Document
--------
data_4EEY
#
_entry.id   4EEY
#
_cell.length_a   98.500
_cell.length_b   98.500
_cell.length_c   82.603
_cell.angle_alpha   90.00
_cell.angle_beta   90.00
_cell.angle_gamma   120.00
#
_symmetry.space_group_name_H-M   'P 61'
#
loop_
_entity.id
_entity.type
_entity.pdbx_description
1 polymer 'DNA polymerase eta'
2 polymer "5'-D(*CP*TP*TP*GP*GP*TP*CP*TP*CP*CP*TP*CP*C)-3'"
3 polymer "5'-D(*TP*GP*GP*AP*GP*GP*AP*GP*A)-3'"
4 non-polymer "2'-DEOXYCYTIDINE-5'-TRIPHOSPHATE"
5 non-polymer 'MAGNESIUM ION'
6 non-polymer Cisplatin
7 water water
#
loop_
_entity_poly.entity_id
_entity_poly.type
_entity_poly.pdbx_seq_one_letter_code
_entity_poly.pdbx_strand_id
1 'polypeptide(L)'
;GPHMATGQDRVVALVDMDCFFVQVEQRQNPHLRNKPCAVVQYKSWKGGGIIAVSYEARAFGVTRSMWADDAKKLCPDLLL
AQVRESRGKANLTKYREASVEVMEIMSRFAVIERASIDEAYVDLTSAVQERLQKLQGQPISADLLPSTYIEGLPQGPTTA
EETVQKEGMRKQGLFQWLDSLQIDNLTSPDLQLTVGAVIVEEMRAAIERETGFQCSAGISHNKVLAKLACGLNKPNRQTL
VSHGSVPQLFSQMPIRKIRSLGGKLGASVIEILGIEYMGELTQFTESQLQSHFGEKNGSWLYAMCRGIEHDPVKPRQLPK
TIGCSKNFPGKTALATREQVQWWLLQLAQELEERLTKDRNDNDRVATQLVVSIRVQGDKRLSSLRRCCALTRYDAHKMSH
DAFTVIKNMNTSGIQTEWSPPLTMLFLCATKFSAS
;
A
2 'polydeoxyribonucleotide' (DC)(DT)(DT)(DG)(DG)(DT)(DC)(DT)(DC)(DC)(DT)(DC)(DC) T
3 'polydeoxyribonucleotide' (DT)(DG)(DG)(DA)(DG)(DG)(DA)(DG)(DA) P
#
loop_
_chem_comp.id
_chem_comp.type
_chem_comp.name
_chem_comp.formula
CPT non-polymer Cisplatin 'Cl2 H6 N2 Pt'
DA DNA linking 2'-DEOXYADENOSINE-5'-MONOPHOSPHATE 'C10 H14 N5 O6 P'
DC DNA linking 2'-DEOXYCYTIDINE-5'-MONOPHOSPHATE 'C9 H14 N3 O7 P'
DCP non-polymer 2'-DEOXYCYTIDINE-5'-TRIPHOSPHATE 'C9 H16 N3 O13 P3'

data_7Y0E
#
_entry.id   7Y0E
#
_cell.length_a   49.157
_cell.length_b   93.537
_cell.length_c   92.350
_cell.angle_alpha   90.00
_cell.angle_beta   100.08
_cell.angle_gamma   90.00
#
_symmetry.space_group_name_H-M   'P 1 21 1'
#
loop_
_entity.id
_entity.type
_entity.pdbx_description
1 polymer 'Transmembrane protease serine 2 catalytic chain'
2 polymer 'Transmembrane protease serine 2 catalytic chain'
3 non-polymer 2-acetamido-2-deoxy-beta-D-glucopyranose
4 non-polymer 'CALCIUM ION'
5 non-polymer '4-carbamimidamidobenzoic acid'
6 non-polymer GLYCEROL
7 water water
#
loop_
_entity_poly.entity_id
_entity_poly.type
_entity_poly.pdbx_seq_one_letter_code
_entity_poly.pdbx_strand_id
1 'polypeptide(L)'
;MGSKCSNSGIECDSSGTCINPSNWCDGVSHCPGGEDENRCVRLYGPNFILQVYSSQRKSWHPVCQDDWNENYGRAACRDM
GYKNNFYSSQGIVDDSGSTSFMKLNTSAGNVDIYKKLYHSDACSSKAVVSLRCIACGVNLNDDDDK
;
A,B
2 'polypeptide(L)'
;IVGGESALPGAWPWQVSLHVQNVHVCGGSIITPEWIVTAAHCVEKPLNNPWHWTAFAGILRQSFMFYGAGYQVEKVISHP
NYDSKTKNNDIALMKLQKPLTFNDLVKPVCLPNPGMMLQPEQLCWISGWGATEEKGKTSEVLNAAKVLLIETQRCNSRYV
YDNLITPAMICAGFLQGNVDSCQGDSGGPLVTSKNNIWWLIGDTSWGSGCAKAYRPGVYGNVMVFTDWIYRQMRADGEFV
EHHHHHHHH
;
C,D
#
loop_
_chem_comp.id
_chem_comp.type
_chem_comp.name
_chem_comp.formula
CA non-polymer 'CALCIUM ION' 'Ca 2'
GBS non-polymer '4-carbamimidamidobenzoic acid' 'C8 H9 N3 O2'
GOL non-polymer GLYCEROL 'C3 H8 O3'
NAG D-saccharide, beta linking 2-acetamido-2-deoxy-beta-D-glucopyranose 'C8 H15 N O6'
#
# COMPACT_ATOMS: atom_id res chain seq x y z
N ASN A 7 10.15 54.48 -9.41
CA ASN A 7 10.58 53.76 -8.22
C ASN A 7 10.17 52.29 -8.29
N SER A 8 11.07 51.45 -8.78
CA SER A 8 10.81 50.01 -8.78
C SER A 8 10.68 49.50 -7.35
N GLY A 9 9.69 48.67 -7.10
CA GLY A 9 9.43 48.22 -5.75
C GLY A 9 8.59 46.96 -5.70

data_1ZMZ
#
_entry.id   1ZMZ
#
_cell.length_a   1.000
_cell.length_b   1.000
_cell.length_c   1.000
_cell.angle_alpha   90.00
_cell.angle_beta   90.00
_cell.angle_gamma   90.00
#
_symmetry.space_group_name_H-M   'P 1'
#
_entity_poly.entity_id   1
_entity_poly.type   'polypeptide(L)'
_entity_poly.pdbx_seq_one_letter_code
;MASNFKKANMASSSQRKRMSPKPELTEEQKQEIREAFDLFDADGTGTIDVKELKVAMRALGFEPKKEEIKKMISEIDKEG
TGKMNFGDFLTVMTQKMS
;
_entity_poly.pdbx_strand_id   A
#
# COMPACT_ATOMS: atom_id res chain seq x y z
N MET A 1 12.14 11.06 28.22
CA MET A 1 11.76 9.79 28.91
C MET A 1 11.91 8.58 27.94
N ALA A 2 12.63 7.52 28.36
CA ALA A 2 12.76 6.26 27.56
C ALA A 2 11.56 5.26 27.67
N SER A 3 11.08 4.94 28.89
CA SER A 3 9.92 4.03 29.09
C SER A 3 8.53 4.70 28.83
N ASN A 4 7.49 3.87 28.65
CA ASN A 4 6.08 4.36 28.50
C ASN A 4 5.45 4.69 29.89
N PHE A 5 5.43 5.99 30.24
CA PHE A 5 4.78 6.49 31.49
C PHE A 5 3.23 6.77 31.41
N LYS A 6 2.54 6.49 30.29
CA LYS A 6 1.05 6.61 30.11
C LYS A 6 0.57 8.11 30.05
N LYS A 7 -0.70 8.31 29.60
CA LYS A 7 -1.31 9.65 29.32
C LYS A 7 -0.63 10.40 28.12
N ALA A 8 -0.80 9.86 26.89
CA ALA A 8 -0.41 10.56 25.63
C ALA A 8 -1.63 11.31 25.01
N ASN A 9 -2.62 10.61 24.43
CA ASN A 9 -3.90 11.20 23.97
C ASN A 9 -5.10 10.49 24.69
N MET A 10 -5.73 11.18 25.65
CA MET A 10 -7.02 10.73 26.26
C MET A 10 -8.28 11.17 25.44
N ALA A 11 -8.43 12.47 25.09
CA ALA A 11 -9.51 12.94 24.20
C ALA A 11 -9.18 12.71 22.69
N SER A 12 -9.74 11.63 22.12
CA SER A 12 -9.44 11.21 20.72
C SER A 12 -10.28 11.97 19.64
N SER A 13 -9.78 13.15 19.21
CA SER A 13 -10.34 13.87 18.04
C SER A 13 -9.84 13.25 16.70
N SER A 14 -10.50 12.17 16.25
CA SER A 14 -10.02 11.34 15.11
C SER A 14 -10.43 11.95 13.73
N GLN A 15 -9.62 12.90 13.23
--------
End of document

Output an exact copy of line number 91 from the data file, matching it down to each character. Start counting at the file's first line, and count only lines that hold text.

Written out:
EHHHHHHHH